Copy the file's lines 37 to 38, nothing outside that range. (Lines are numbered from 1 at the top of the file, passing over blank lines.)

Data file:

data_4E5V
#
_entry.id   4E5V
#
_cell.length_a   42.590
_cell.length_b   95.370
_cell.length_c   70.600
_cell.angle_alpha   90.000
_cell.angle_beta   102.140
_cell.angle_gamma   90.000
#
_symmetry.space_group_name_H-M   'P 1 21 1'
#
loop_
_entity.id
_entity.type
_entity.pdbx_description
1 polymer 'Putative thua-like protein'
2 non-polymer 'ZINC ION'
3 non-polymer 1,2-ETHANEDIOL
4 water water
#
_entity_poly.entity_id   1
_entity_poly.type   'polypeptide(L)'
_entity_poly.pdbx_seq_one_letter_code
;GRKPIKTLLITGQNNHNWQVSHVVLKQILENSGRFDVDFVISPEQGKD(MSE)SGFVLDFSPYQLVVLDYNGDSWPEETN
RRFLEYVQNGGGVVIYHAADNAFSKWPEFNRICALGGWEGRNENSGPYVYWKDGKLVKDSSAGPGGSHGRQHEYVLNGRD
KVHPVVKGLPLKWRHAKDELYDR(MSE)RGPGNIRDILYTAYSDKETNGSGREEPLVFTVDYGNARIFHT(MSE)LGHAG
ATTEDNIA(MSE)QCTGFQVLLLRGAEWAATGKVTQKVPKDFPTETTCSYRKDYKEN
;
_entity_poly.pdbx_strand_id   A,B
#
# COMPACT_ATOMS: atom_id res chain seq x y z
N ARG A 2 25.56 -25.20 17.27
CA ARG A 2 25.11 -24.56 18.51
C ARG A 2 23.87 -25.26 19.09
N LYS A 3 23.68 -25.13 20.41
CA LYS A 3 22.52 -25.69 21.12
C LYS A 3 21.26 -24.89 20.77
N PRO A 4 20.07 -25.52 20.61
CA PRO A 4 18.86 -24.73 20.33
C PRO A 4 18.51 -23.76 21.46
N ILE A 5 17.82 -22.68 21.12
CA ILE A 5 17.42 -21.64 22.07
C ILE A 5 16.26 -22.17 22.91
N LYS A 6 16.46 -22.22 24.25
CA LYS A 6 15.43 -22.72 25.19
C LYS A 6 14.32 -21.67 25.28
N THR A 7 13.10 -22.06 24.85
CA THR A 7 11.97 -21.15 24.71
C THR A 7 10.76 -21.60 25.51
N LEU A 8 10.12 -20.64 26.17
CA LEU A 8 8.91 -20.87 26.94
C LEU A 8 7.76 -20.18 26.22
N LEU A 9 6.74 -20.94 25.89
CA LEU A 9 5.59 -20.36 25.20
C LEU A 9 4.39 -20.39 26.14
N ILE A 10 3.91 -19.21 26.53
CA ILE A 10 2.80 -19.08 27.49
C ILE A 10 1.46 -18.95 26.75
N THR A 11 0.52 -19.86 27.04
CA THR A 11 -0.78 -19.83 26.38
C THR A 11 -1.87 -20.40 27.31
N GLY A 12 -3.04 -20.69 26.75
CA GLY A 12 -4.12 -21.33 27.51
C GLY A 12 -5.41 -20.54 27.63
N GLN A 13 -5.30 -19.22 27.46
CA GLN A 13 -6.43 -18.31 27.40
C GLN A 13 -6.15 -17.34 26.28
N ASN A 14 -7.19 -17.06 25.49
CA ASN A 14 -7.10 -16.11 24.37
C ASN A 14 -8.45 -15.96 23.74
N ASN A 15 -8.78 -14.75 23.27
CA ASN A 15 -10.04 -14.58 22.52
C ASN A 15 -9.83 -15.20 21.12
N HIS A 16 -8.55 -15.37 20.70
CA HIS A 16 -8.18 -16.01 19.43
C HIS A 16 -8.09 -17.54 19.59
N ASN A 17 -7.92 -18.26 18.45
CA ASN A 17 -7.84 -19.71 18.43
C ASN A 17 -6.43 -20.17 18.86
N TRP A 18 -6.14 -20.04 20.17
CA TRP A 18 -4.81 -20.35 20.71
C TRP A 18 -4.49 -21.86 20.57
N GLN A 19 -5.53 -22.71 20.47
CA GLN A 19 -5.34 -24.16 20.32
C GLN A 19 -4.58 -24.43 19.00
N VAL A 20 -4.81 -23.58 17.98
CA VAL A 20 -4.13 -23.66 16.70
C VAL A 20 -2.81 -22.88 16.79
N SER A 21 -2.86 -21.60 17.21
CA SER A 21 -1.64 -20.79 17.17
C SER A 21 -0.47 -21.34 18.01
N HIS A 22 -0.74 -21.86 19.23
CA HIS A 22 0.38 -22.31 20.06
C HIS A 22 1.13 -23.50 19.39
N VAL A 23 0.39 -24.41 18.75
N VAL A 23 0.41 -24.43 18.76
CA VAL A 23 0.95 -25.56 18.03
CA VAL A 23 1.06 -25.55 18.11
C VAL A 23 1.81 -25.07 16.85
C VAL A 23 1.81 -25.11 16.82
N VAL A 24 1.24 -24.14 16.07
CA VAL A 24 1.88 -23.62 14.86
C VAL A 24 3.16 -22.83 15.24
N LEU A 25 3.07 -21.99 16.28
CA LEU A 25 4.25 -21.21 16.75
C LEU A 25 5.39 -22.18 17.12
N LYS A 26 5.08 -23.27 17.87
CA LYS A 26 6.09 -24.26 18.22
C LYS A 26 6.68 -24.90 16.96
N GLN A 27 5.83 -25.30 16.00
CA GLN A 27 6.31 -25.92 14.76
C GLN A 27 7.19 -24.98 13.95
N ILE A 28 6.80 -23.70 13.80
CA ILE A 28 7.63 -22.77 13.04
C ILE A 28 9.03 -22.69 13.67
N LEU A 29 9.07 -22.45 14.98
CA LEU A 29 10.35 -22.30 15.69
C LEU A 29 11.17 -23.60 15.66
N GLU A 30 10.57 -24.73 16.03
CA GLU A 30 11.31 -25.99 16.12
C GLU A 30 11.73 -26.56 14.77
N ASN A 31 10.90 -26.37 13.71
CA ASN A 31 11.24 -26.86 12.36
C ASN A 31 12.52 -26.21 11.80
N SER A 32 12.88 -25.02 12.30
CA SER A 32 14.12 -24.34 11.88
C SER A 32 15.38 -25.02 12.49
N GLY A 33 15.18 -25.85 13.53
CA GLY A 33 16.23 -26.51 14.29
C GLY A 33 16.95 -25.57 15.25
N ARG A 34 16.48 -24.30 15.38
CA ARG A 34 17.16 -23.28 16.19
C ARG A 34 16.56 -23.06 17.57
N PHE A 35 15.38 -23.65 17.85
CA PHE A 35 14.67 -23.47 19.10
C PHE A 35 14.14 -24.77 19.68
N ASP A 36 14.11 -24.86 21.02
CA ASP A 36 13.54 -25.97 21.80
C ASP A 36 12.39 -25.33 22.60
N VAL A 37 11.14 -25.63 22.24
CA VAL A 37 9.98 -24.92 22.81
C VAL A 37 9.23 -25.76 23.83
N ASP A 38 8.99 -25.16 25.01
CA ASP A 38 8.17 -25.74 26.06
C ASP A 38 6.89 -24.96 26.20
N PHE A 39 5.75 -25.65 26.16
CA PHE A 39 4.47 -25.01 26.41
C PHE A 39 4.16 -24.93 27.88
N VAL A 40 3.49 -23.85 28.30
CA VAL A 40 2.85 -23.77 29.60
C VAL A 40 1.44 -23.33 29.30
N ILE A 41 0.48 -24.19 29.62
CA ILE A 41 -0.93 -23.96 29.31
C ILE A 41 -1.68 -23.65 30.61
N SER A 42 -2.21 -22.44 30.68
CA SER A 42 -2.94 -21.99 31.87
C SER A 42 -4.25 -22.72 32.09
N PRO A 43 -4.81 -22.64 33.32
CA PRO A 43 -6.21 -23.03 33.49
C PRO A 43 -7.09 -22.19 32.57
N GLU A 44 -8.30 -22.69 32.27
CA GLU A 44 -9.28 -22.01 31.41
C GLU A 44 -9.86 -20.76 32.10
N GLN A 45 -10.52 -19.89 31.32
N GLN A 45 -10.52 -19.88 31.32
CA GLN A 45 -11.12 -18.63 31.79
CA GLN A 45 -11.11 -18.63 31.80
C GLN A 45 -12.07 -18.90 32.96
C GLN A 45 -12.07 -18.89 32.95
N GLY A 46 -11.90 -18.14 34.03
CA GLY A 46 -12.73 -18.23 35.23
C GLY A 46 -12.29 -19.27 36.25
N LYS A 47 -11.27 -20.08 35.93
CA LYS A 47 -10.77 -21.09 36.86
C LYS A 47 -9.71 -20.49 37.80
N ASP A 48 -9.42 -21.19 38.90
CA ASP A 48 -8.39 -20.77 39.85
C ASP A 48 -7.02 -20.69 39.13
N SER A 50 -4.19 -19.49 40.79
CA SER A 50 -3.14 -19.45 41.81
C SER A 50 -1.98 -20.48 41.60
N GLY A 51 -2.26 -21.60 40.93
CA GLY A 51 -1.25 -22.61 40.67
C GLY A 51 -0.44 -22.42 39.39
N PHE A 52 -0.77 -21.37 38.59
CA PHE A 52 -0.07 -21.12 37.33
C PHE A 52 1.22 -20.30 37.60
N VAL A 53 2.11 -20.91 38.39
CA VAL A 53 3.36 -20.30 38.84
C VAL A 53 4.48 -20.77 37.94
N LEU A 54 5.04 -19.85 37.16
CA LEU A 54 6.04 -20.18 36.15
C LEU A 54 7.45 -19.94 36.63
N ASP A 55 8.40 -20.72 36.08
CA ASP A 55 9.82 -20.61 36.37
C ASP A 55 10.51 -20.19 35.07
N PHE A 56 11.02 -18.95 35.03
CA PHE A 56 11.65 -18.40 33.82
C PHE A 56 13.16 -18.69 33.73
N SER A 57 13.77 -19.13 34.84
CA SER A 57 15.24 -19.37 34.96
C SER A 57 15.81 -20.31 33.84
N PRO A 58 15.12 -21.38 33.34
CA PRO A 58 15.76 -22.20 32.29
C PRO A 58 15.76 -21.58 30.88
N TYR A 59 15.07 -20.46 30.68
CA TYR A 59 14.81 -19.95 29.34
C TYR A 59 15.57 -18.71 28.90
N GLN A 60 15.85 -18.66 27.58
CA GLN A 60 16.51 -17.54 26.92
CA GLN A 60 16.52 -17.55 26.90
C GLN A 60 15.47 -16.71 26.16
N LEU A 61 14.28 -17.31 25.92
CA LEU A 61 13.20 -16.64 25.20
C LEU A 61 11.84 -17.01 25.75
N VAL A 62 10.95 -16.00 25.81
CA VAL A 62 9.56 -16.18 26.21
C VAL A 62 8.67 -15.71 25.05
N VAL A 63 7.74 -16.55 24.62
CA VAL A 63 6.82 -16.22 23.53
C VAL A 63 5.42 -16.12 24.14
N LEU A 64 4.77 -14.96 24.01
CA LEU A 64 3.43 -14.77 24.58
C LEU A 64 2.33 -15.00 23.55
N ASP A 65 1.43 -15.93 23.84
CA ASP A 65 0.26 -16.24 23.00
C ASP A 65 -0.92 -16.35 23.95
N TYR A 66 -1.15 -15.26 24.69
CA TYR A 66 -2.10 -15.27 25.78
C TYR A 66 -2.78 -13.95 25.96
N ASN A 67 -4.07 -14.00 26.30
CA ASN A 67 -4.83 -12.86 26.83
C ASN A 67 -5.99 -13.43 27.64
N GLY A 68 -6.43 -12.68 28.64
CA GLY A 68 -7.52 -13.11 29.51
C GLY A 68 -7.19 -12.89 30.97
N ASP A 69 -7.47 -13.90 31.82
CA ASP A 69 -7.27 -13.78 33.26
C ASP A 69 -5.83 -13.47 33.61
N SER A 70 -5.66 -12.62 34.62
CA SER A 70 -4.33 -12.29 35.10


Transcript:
N LYS A 3 23.68 -25.13 20.41
CA LYS A 3 22.52 -25.69 21.12